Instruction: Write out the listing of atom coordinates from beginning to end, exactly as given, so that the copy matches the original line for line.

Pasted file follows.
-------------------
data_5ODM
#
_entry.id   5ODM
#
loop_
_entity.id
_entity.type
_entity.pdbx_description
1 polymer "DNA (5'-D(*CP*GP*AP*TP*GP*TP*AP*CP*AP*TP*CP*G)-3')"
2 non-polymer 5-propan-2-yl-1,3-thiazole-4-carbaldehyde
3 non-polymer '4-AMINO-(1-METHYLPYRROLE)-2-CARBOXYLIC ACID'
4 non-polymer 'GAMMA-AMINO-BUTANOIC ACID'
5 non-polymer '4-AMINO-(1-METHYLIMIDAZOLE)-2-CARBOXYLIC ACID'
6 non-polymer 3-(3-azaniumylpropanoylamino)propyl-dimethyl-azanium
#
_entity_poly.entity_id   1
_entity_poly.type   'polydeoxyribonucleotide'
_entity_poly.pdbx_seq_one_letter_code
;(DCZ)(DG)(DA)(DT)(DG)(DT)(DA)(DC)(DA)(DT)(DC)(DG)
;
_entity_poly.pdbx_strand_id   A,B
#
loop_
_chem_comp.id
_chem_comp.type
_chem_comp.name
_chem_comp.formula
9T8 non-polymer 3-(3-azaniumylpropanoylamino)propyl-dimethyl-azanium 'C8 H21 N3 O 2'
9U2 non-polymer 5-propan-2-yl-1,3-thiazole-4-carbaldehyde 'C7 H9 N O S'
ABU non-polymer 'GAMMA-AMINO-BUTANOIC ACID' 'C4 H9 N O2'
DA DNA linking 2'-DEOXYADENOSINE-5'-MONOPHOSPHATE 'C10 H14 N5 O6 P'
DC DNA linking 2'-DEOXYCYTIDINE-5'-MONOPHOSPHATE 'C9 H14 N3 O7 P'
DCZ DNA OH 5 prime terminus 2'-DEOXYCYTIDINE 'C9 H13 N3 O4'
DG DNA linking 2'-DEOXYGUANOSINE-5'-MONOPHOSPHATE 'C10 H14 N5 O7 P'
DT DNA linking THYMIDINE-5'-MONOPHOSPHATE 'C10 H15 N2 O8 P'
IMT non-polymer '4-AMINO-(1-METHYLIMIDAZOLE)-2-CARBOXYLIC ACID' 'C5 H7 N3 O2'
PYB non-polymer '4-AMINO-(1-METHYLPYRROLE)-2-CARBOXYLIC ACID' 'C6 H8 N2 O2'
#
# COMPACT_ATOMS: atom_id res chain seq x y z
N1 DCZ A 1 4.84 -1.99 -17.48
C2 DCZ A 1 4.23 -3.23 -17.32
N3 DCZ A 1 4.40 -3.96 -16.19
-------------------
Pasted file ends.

data_5ODM
#
_entry.id   5ODM
#
loop_
_entity.id
_entity.type
_entity.pdbx_description
1 polymer "DNA (5'-D(*CP*GP*AP*TP*GP*TP*AP*CP*AP*TP*CP*G)-3')"
2 non-polymer 5-propan-2-yl-1,3-thiazole-4-carbaldehyde
3 non-polymer '4-AMINO-(1-METHYLPYRROLE)-2-CARBOXYLIC ACID'
4 non-polymer 'GAMMA-AMINO-BUTANOIC ACID'
5 non-polymer '4-AMINO-(1-METHYLIMIDAZOLE)-2-CARBOXYLIC ACID'
6 non-polymer 3-(3-azaniumylpropanoylamino)propyl-dimethyl-azanium
#
_entity_poly.entity_id   1
_entity_poly.type   'polydeoxyribonucleotide'
_entity_poly.pdbx_seq_one_letter_code
;(DCZ)(DG)(DA)(DT)(DG)(DT)(DA)(DC)(DA)(DT)(DC)(DG)
;
_entity_poly.pdbx_strand_id   A,B
#
loop_
_chem_comp.id
_chem_comp.type
_chem_comp.name
_chem_comp.formula
9T8 non-polymer 3-(3-azaniumylpropanoylamino)propyl-dimethyl-azanium 'C8 H21 N3 O 2'
9U2 non-polymer 5-propan-2-yl-1,3-thiazole-4-carbaldehyde 'C7 H9 N O S'
ABU non-polymer 'GAMMA-AMINO-BUTANOIC ACID' 'C4 H9 N O2'
DA DNA linking 2'-DEOXYADENOSINE-5'-MONOPHOSPHATE 'C10 H14 N5 O6 P'
DC DNA linking 2'-DEOXYCYTIDINE-5'-MONOPHOSPHATE 'C9 H14 N3 O7 P'
DCZ DNA OH 5 prime terminus 2'-DEOXYCYTIDINE 'C9 H13 N3 O4'
DG DNA linking 2'-DEOXYGUANOSINE-5'-MONOPHOSPHATE 'C10 H14 N5 O7 P'
DT DNA linking THYMIDINE-5'-MONOPHOSPHATE 'C10 H15 N2 O8 P'
IMT non-polymer '4-AMINO-(1-METHYLIMIDAZOLE)-2-CARBOXYLIC ACID' 'C5 H7 N3 O2'
PYB non-polymer '4-AMINO-(1-METHYLPYRROLE)-2-CARBOXYLIC ACID' 'C6 H8 N2 O2'
#
# COMPACT_ATOMS: atom_id res chain seq x y z
N1 DCZ A 1 4.84 -1.99 -17.48
C2 DCZ A 1 4.23 -3.23 -17.32
N3 DCZ A 1 4.40 -3.96 -16.19